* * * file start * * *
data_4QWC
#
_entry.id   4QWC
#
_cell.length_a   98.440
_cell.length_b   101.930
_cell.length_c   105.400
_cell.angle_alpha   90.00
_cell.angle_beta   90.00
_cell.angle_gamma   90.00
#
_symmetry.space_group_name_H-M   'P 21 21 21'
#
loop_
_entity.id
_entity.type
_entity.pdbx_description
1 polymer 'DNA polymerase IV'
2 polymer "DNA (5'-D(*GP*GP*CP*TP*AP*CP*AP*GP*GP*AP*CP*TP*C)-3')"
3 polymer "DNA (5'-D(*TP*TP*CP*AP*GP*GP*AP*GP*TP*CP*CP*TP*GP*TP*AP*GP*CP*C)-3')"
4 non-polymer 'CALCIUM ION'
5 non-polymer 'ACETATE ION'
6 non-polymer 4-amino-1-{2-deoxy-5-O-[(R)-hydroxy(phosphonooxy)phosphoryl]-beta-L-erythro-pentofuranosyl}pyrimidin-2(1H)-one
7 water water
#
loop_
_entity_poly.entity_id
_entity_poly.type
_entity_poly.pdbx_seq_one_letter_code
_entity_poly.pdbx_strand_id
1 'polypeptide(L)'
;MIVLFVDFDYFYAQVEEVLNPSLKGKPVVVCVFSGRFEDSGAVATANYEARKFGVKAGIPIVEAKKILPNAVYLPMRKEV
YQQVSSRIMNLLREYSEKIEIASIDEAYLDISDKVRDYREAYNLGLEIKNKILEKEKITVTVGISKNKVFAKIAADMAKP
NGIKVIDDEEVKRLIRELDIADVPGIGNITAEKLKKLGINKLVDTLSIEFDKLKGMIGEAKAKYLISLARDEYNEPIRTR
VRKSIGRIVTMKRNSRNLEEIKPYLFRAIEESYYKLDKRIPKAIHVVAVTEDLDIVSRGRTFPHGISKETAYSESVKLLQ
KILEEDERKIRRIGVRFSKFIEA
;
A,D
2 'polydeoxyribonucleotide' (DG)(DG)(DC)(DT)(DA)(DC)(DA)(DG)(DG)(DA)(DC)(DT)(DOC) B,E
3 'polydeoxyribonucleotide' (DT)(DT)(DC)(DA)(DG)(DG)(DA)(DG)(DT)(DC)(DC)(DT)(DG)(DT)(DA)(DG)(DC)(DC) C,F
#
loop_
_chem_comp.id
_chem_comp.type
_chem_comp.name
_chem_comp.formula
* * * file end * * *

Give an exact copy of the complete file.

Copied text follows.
data_4QWC
#
_entry.id   4QWC
#
_cell.length_a   98.440
_cell.length_b   101.930
_cell.length_c   105.400
_cell.angle_alpha   90.00
_cell.angle_beta   90.00
_cell.angle_gamma   90.00
#
_symmetry.space_group_name_H-M   'P 21 21 21'
#
loop_
_entity.id
_entity.type
_entity.pdbx_description
1 polymer 'DNA polymerase IV'
2 polymer "DNA (5'-D(*GP*GP*CP*TP*AP*CP*AP*GP*GP*AP*CP*TP*C)-3')"
3 polymer "DNA (5'-D(*TP*TP*CP*AP*GP*GP*AP*GP*TP*CP*CP*TP*GP*TP*AP*GP*CP*C)-3')"
4 non-polymer 'CALCIUM ION'
5 non-polymer 'ACETATE ION'
6 non-polymer 4-amino-1-{2-deoxy-5-O-[(R)-hydroxy(phosphonooxy)phosphoryl]-beta-L-erythro-pentofuranosyl}pyrimidin-2(1H)-one
7 water water
#
loop_
_entity_poly.entity_id
_entity_poly.type
_entity_poly.pdbx_seq_one_letter_code
_entity_poly.pdbx_strand_id
1 'polypeptide(L)'
;MIVLFVDFDYFYAQVEEVLNPSLKGKPVVVCVFSGRFEDSGAVATANYEARKFGVKAGIPIVEAKKILPNAVYLPMRKEV
YQQVSSRIMNLLREYSEKIEIASIDEAYLDISDKVRDYREAYNLGLEIKNKILEKEKITVTVGISKNKVFAKIAADMAKP
NGIKVIDDEEVKRLIRELDIADVPGIGNITAEKLKKLGINKLVDTLSIEFDKLKGMIGEAKAKYLISLARDEYNEPIRTR
VRKSIGRIVTMKRNSRNLEEIKPYLFRAIEESYYKLDKRIPKAIHVVAVTEDLDIVSRGRTFPHGISKETAYSESVKLLQ
KILEEDERKIRRIGVRFSKFIEA
;
A,D
2 'polydeoxyribonucleotide' (DG)(DG)(DC)(DT)(DA)(DC)(DA)(DG)(DG)(DA)(DC)(DT)(DOC) B,E
3 'polydeoxyribonucleotide' (DT)(DT)(DC)(DA)(DG)(DG)(DA)(DG)(DT)(DC)(DC)(DT)(DG)(DT)(DA)(DG)(DC)(DC) C,F
#
loop_
_chem_comp.id
_chem_comp.type
_chem_comp.name
_chem_comp.formula